Preparing for a campaign photo shoot involves more than just having a few outfits picked out for the candidate and a camera at the ready.
To get the shots you need for several effective mail pieces, it often takes a full day — and then some. Usually, there will be more than one location involved, the aforementioned wardrobe changes, and some timely volunteer management. Don’t forget about the catering, either.
We advise clearing the candidate’s schedule for the day to prepare for any unexpected eventualities. They will come up, but here’s what you can do to ensure you’re prepared.
Create a timeline for the day
Map your day down to the minute, including travel time, lunch breaks, makeup sessions and wardrobe changes. Then assign someone the task of time keeper to keep production on schedule. Be sure to include addresses and contact information for each location on the day’s printout, which should be given to each assigned staffer and the candidate.
Although most smartphones (and newer cars) have GPS, consider giving printed directions to the photographer, principal and any volunteers and staff that’ll be participating in the shoot at the different locations.
Rally the troops
Gather some volunteers to help plan and manage logistics for your photo shoot. You’ll need help with location scouting (more on that below), recruiting “extras,” shuttling staffers and other participants, managing food, and collecting release forms from your volunteer models.
You’ll also need plenty of people willing to step in front of the camera. Your extras should reflect the diversity of your district, city, or state and help highlight the message you want to convey.
It helps to give recruits some perspective on the candidate and his or her vision. Moreover, explain to prospective participants that their image will be sent to thousands of households in the region. Although everyone is required to sign a release that explains how his or likeness will be used, you’d be surprised how many people just don’t understand what the photo shoot is all about. Talk with your mail vendor ahead of time to get a sense of what you should be aiming for to meet all of your campaign’s needs.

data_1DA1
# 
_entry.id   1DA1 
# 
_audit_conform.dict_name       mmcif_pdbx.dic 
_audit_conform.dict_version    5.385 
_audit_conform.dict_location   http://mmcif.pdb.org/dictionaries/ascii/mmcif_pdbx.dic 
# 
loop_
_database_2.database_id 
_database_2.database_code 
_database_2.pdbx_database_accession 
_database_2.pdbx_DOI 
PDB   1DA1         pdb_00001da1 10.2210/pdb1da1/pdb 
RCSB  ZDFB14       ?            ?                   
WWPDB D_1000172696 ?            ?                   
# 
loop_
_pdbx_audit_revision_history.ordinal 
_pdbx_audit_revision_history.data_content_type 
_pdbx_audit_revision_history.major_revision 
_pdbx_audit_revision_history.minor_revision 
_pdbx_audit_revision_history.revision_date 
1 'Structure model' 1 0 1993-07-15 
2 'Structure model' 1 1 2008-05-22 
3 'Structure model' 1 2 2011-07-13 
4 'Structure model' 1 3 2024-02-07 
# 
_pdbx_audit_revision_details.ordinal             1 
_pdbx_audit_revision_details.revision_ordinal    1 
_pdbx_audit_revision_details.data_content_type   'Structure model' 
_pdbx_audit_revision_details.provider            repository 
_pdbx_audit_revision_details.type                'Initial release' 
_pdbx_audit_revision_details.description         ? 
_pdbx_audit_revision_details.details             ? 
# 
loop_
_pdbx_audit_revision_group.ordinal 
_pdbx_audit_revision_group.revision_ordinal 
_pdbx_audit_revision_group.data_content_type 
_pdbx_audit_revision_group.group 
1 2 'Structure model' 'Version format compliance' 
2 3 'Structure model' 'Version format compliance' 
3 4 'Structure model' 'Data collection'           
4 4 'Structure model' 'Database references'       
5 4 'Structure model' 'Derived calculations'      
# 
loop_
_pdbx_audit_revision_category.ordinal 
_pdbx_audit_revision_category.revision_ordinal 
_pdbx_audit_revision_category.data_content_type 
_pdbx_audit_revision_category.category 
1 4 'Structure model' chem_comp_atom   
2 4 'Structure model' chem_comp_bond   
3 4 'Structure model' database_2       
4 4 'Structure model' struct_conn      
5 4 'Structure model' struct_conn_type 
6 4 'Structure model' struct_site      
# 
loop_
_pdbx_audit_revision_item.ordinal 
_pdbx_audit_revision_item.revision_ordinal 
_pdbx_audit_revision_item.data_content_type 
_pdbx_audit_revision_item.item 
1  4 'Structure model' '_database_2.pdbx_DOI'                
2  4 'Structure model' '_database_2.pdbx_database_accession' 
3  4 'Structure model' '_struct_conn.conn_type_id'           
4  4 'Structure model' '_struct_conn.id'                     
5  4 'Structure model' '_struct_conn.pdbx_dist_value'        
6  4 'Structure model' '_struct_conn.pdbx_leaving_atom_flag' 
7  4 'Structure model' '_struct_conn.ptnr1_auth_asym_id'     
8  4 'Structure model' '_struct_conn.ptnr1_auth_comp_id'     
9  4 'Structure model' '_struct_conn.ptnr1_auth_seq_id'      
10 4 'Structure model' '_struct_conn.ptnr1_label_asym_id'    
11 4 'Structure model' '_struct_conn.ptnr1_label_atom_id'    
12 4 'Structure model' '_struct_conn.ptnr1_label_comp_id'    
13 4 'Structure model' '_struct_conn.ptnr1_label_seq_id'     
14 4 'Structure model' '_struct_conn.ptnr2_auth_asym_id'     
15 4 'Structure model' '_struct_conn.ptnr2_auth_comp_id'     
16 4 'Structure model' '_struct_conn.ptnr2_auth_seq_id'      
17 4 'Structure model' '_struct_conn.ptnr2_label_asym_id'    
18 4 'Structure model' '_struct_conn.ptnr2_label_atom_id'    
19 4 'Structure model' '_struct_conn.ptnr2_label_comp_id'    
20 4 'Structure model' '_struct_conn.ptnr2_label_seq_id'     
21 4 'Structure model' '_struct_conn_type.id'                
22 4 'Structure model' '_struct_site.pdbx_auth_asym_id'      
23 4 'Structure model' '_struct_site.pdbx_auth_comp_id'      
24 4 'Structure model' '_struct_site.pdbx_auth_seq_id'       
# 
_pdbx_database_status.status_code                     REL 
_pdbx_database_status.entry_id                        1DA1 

Scout your locations
Your location choices will depend on your message. Common locations include senior centers, blue-collar work sites, schools, parks, neighborhoods, firehouses, and small businesses. Try to find as many locations within walking distance of each other as possible to minimize travel times. For instance, look for a park next to a school that’s adjacent to a senior center.
Visit each potential location before the production day and take note of the parking situation, size of the location, restrooms, lighting and access to electrical outlets. Visit several locations before confirming your choice – and have a backup.
Raid the candidate’s closet
You’ll need casual options, business casual outfits and a suit or pant suit or two for the candidate. Be sure to bring more than you think you’ll need. Certain colors and patterns don’t work well on camera and you certainly don’t want the candidate wearing the same thing in every shot.
Also, this will likely be the day (thank you, Murphy’s Law) that the candidate drops a huge dollop of ketchup or coffee on his or her shirt. Normally, that would send you running for a clean option. But after reading this, you’ll be prepared and have another shirt close by to keep the production on schedule.
Jennifer Beytin is creative director of The Beytin Agency, a Democratic direct mail and digital advertising firm.